I am looking for a product like Shapecrete which appears to no longer be made. According to the website shapecrete.com the product looks like it is a type of concrete that can be worked like clay. Thus, it is easier for making rather thin walled sculptures (ex: they have a youtube example of making a hollow birdhouse).
In contrast to clay, it seems to air-dry very hard and has the appearance of concrete.
I never used it myself, but I particularly like how the texture seems to have those tiny air bubbles like regular concrete.



  • 2
    There are some airdry clay formulas that contain joint compound, which dry pretty dense and hard, although not as hard as concrete and with a smoother texture. They work like clay and can produce things like that hollow house. People use Portland cement and sand as components in some "clay" recipes, which dry very concrete-like if that texture and hardness is a requirement. My recollection is that it may not be as good for delicate, finely-detailed, or thin-walled work. (cont'd)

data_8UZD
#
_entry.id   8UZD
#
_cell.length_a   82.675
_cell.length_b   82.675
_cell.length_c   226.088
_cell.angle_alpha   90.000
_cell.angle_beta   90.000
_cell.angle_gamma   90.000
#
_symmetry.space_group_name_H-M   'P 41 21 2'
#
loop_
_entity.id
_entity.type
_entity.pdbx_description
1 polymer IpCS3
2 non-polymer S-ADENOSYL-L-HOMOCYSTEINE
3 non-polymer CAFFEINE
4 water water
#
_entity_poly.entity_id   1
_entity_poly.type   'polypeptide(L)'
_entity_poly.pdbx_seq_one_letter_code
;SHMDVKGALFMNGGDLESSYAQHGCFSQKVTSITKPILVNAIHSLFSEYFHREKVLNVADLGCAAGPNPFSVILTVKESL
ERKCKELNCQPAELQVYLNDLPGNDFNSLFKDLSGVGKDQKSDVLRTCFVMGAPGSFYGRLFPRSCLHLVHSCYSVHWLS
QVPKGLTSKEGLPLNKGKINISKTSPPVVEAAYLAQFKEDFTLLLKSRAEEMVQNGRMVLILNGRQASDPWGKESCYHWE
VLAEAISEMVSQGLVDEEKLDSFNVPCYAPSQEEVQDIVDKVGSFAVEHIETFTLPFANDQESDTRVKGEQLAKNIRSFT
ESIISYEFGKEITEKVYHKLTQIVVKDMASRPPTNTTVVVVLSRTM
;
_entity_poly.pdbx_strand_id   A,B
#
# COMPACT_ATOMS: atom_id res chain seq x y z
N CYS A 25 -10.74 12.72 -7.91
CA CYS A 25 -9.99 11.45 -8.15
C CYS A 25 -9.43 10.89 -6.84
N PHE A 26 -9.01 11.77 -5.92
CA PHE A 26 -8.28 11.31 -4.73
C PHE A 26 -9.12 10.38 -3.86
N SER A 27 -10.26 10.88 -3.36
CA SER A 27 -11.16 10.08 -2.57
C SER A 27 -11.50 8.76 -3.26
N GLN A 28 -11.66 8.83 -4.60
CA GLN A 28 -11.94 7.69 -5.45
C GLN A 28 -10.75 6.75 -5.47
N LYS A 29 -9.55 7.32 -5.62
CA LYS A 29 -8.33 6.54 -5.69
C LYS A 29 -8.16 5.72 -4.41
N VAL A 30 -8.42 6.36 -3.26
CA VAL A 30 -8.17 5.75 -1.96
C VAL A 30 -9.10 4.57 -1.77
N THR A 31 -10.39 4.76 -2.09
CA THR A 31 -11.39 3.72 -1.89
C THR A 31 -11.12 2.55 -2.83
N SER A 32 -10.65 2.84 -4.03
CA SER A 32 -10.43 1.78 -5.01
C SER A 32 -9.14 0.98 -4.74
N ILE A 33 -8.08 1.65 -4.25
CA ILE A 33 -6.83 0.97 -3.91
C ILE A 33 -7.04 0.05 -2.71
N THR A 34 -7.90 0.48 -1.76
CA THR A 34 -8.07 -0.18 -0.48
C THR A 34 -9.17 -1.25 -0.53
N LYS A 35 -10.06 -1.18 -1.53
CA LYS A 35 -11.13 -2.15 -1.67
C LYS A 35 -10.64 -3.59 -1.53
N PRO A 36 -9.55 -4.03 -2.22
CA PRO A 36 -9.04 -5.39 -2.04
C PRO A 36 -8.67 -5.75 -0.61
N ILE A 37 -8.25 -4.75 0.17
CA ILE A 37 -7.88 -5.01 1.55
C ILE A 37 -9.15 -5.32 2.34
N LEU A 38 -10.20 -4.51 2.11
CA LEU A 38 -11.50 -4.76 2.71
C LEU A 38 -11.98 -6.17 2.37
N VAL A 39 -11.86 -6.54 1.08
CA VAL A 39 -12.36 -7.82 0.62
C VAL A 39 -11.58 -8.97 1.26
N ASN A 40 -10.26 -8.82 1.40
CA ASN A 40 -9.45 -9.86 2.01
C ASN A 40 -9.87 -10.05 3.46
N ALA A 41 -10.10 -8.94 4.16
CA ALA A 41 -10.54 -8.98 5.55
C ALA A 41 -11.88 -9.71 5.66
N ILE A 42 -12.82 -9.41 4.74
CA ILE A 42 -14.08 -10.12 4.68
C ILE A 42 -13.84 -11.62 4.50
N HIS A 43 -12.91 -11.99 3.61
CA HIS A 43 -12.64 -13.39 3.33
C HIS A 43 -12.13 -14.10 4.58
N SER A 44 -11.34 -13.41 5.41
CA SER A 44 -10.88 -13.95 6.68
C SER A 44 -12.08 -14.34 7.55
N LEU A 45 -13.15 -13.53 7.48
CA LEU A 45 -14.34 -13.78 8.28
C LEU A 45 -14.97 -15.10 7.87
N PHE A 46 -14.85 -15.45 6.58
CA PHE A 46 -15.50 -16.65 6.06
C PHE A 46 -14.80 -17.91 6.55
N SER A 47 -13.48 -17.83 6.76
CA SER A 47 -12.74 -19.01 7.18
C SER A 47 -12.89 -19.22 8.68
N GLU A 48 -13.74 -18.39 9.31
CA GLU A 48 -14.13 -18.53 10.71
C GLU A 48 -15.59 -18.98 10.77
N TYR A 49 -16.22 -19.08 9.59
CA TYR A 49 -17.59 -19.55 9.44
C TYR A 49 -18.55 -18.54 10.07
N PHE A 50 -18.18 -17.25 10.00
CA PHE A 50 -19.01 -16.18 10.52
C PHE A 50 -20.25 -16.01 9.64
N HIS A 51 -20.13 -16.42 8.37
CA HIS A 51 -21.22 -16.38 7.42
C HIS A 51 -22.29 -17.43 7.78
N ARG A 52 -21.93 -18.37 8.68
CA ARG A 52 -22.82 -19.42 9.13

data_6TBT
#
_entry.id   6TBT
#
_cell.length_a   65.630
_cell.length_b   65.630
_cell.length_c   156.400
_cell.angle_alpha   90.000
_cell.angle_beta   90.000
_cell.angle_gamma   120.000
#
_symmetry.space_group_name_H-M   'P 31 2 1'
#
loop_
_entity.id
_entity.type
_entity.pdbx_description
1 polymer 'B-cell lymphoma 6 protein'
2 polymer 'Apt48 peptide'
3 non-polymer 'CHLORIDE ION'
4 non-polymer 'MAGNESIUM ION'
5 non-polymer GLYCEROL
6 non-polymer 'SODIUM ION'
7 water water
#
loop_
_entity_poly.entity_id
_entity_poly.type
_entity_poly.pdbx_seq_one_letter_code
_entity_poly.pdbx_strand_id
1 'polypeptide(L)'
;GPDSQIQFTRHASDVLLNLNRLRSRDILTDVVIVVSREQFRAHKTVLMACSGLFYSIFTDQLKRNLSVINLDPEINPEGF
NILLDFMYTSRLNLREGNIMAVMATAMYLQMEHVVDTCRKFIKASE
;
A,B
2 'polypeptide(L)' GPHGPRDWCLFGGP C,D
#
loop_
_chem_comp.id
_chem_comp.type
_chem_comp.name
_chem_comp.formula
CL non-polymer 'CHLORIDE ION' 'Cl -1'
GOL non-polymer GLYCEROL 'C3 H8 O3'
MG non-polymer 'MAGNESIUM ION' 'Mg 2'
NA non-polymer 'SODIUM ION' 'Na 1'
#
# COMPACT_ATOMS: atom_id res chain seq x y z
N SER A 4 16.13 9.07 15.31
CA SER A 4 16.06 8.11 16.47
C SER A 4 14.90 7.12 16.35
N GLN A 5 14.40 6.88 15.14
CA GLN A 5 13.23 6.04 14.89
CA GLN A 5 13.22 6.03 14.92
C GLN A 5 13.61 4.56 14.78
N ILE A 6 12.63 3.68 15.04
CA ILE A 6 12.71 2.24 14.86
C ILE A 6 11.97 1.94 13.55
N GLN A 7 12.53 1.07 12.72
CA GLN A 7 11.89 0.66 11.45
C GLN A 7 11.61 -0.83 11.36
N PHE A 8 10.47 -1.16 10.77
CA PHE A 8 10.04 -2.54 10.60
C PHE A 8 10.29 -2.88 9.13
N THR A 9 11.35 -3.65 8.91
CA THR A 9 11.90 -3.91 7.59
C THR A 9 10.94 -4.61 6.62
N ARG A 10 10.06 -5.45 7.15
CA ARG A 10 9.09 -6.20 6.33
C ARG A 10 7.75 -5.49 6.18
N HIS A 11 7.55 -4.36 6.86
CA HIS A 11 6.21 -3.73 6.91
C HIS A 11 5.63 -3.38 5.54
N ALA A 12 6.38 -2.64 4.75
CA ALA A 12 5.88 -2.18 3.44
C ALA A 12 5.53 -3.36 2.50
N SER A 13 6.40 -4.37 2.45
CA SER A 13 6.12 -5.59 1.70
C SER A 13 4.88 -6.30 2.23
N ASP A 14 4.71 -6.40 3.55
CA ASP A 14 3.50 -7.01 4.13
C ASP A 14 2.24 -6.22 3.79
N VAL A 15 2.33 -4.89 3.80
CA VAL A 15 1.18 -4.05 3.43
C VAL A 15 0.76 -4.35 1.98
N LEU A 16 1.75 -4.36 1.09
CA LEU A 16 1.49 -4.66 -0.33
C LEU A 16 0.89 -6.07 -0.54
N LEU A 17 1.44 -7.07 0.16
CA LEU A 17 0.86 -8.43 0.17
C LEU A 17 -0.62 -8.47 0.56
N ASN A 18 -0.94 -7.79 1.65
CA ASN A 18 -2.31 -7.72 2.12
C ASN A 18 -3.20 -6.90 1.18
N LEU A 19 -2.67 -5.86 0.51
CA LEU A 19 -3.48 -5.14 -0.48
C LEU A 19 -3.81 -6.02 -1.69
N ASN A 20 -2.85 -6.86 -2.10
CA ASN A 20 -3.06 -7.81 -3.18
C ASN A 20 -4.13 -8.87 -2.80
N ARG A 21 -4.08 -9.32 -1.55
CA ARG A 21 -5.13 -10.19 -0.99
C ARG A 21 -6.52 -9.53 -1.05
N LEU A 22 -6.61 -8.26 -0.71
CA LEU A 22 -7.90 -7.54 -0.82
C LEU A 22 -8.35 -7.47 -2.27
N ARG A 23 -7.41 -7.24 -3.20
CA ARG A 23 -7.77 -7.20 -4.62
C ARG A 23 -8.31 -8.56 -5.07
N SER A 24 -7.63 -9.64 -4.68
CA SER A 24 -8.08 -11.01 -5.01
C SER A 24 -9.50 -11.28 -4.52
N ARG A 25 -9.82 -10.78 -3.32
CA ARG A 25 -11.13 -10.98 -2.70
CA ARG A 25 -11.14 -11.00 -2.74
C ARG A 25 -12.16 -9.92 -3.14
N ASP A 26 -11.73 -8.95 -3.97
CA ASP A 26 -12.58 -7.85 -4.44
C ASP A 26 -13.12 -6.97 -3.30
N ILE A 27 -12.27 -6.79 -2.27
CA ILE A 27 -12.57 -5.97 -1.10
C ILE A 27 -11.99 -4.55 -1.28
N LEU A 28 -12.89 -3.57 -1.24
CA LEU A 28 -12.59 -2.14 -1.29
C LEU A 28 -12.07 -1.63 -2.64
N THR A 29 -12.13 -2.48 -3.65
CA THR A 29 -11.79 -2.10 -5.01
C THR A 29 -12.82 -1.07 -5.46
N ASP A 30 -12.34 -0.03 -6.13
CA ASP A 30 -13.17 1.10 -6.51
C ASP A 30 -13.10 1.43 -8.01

– fixer1234
    Dec 27, 2020 at 2:33
  • That said, it looks like there's another commercial product similar to Shapecrete. Check out SculptCrete. I've never used either product, so I'll leave this as a comment.
    – fixer1234
    Dec 27, 2020 at 2:33
  • I've checked out sculptcrete but all the examples seem to have more of a clay/resin texture instead of concrete.
    – rfii
    Dec 27, 2020 at 2:53
  • 2
    Your best bet will probably be to experiment with various recipes to see what gives you the precise characteristics you want. Start with a search on "diy concrete clay". You'll find videos like youtube.com/watch?v=e4j5qgNFQE0 and youtube.com/watch?v=GWTihkgJQKA. Each recipe will have different characteristics, depending on the purpose. The "concrete look" will come mainly from Portland cement as a main ingredient, possibly with fine sand as another ingredient for texture. Other ingredients and the ratio of water in the mix are what give it the clay-like handling.
    – fixer1234
    Dec 27, 2020 at 3:30
  • 1
    @Joachim, it turns out there's more to the story. The answer to this would be a bit long. But I'll try to flesh out a real answer rather than repackage those comments.
    – fixer1234
    Dec 27, 2020 at 14:32

1 Answer 1